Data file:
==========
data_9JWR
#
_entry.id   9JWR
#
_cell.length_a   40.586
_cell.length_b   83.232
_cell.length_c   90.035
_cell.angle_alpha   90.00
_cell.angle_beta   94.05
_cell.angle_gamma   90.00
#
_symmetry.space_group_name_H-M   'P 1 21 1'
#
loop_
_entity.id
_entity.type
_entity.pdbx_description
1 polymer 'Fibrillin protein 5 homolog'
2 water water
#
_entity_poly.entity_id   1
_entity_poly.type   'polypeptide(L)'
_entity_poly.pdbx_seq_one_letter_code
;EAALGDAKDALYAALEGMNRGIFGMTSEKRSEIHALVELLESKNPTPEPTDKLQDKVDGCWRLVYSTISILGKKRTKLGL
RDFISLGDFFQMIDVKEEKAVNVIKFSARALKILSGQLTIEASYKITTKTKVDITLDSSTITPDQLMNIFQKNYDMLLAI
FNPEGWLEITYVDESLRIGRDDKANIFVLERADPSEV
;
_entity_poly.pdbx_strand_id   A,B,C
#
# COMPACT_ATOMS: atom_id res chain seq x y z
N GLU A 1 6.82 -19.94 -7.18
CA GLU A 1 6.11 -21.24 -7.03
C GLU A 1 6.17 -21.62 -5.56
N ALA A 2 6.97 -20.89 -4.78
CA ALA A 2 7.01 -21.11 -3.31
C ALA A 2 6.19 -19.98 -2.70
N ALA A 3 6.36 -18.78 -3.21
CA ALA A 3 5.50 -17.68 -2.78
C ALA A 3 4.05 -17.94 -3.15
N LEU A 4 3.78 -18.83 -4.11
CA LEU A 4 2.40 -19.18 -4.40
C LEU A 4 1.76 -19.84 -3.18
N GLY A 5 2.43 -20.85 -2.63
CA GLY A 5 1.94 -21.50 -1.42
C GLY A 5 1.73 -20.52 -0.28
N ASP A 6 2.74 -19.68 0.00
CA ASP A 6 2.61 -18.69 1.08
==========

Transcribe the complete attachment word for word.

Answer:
data_9JWR
#
_entry.id   9JWR
#
_cell.length_a   40.586
_cell.length_b   83.232
_cell.length_c   90.035
_cell.angle_alpha   90.00
_cell.angle_beta   94.05
_cell.angle_gamma   90.00
#
_symmetry.space_group_name_H-M   'P 1 21 1'
#
loop_
_entity.id
_entity.type
_entity.pdbx_description
1 polymer 'Fibrillin protein 5 homolog'
2 water water
#
_entity_poly.entity_id   1
_entity_poly.type   'polypeptide(L)'
_entity_poly.pdbx_seq_one_letter_code
;EAALGDAKDALYAALEGMNRGIFGMTSEKRSEIHALVELLESKNPTPEPTDKLQDKVDGCWRLVYSTISILGKKRTKLGL
RDFISLGDFFQMIDVKEEKAVNVIKFSARALKILSGQLTIEASYKITTKTKVDITLDSSTITPDQLMNIFQKNYDMLLAI
FNPEGWLEITYVDESLRIGRDDKANIFVLERADPSEV
;
_entity_poly.pdbx_strand_id   A,B,C
#
# COMPACT_ATOMS: atom_id res chain seq x y z
N GLU A 1 6.82 -19.94 -7.18
CA GLU A 1 6.11 -21.24 -7.03
C GLU A 1 6.17 -21.62 -5.56
N ALA A 2 6.97 -20.89 -4.78
CA ALA A 2 7.01 -21.11 -3.31
C ALA A 2 6.19 -19.98 -2.70
N ALA A 3 6.36 -18.78 -3.21
CA ALA A 3 5.50 -17.68 -2.78
C ALA A 3 4.05 -17.94 -3.15
N LEU A 4 3.78 -18.83 -4.11
CA LEU A 4 2.40 -19.18 -4.40
C LEU A 4 1.76 -19.84 -3.18
N GLY A 5 2.43 -20.85 -2.63
CA GLY A 5 1.94 -21.50 -1.42
C GLY A 5 1.73 -20.52 -0.28
N ASP A 6 2.74 -19.68 0.00
CA ASP A 6 2.61 -18.69 1.08